By appealing so much to pathos, his letter focuses more on emotionally convincing and persuading the reader to accept his claim, rather than providing facts and logic to his argument. His combined use of logos and ethos also adds an aspect of logic and reason to his argument, as well as further showing his credibility and connection to the subject as the author. His use of the three rhetorical devices helps to bolster and support his claim, while also personalizing and connecting with the
In the article “The long-term impact of childhood abuse on internalizing disorders among older adults” Child abuse is a major life stressor that has important consequences for several indices of mental health in adults (Sachs-Ericsson, Verona, Joiner, & Preacher, 2006). The connection between the childhood abuse and adulthood consequences gives insight of just how severe effects it as on you later in life. In the survey a measurement of childhood abuse experiences including emotional, physical and sexual were recorded. The percipients were also analyzed for any low levels of self-esteem issues. After three years the same participants were re-interviewed. They were now diagnosed using the DSM-IV. The diagnoses included internalizing disorders like anxiety and mood disorders. Within the report it includes demographics of abused and non-abused within the older adults. Next, a series of hierarchical linear regression analyses were performed with the internalizing diag- nostic count as the dependent measure and the childhood abuse scale inserted into the model as a predictor, following the inclusion of the covariates. (Sachs-Ericsson, N., Gayman, M. D., Kendall-Tackett, K 2010).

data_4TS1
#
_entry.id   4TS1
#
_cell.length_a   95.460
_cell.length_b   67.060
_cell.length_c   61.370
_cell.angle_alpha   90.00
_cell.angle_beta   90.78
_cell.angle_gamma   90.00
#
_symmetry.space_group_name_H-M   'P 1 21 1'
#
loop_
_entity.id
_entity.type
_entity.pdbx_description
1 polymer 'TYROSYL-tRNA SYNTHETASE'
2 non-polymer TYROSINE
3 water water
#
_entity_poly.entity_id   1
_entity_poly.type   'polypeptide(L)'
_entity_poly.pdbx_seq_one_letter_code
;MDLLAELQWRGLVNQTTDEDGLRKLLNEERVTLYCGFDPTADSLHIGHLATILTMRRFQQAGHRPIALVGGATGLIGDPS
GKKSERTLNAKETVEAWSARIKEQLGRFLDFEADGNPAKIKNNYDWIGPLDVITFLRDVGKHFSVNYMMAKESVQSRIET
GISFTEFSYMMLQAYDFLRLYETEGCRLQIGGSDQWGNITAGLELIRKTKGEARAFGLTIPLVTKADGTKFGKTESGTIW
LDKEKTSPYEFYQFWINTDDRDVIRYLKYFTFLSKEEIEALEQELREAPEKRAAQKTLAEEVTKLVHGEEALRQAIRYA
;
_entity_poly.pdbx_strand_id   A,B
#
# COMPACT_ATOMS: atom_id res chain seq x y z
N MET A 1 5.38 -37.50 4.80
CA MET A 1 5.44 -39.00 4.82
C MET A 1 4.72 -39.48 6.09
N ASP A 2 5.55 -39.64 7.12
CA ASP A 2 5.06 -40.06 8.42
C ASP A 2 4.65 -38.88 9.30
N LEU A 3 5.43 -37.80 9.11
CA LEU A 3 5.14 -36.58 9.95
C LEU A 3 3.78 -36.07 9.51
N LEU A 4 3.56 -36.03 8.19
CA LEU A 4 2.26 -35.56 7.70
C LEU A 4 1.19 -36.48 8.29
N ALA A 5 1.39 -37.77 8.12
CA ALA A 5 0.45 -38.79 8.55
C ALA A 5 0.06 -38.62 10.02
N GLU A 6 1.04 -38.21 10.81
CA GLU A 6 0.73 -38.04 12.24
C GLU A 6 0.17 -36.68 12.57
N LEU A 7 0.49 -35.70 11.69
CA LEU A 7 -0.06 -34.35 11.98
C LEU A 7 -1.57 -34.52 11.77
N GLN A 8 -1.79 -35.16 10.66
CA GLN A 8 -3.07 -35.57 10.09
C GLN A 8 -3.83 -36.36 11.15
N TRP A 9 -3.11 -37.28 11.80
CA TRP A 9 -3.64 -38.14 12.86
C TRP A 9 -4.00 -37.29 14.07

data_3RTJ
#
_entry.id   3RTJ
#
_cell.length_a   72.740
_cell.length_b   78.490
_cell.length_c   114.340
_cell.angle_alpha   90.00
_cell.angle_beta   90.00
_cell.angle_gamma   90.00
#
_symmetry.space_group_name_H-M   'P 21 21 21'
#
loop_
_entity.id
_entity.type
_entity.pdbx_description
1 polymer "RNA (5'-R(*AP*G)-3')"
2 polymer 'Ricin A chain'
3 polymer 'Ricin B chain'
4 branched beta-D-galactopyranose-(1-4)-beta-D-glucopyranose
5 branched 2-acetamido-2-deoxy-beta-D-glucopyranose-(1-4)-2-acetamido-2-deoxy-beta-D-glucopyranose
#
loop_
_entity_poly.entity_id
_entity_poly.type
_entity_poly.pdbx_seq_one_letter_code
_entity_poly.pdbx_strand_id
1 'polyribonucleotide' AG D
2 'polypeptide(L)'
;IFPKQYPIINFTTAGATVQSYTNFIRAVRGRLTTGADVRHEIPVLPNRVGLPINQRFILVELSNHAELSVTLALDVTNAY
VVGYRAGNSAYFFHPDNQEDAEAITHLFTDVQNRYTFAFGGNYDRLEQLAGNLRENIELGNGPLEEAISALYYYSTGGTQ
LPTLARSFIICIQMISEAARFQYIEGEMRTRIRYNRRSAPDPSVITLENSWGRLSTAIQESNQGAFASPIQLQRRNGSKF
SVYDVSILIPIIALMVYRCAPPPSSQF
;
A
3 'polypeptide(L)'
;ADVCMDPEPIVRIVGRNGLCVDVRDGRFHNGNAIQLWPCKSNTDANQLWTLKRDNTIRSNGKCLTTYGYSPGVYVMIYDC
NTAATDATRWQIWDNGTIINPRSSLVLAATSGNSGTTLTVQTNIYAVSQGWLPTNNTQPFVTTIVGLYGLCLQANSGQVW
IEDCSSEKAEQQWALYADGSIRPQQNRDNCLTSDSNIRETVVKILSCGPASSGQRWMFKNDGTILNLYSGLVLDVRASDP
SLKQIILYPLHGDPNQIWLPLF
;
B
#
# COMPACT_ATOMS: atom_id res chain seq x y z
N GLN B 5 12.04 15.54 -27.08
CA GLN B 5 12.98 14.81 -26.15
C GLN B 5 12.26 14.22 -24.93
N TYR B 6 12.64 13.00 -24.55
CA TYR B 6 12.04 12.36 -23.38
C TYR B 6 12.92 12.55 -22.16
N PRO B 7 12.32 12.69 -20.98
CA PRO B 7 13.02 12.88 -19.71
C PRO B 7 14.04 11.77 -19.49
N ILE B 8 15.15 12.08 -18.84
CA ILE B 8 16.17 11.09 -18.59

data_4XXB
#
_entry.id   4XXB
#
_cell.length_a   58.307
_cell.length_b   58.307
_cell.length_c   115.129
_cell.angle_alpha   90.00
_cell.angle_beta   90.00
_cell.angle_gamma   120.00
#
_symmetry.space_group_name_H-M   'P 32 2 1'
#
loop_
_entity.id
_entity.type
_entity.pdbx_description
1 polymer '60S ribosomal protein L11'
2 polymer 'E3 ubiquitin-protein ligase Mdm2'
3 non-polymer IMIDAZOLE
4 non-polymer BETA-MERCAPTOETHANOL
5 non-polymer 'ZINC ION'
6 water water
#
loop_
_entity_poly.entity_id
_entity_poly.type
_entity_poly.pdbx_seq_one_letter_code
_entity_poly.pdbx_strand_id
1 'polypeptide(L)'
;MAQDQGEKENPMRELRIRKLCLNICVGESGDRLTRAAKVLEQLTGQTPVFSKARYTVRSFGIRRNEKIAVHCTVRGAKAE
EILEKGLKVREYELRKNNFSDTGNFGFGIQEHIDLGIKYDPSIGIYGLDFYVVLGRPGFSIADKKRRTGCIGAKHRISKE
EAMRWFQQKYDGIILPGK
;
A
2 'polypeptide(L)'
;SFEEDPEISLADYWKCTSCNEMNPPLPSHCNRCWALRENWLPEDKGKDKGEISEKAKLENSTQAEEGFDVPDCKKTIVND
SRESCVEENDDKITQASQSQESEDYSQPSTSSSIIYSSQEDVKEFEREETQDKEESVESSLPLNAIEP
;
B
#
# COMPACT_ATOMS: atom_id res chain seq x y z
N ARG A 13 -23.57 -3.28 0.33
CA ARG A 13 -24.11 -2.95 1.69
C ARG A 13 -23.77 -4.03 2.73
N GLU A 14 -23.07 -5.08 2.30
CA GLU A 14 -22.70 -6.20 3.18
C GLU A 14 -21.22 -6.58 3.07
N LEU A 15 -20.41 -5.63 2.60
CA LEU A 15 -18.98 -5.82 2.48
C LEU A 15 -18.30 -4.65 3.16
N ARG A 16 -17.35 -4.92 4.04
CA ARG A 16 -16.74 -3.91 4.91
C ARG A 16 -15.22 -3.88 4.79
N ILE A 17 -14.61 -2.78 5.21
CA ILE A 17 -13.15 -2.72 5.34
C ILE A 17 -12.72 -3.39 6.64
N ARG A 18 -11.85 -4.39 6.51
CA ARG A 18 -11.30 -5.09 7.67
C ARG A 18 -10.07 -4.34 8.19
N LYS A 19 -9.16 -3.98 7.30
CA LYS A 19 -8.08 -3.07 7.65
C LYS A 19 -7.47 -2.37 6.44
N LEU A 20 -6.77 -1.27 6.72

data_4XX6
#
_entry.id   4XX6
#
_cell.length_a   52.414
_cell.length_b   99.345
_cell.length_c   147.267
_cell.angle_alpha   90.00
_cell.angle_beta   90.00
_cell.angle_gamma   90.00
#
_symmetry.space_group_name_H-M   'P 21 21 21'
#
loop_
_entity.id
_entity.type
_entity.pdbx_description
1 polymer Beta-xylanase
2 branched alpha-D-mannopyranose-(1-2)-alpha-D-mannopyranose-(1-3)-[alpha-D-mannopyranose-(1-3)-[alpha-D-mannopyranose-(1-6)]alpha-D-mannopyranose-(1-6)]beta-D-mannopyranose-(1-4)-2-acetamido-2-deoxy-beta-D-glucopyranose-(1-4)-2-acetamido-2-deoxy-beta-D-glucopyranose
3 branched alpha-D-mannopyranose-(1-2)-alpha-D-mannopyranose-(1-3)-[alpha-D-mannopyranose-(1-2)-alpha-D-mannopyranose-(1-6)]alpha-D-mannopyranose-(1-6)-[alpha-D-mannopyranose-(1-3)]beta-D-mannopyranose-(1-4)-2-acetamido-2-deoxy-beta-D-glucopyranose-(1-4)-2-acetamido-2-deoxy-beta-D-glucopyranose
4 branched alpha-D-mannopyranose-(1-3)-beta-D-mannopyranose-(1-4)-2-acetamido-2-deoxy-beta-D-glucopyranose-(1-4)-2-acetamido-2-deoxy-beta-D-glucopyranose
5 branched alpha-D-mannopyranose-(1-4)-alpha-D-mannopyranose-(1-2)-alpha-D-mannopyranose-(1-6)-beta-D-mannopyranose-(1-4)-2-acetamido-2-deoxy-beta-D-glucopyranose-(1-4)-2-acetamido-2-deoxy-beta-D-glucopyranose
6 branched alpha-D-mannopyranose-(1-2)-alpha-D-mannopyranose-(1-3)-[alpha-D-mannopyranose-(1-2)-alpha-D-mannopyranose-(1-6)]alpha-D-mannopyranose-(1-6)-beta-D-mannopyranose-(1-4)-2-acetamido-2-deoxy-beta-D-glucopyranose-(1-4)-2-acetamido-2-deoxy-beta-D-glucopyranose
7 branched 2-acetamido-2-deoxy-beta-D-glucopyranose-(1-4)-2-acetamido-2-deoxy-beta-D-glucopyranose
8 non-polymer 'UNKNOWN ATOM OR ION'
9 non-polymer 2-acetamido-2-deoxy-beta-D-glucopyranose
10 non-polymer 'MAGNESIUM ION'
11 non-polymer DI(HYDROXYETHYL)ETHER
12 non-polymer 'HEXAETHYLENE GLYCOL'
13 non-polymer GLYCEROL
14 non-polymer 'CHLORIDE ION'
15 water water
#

Hence, Jon Krakauer’s use of pathos, logos, and ethos facilitates his argument. Whether a person responds most to emotion, logic, or credibility, each is accounted for. The author’s purpose of persuading others to understand Chris’s situation is realized through the inclusion of different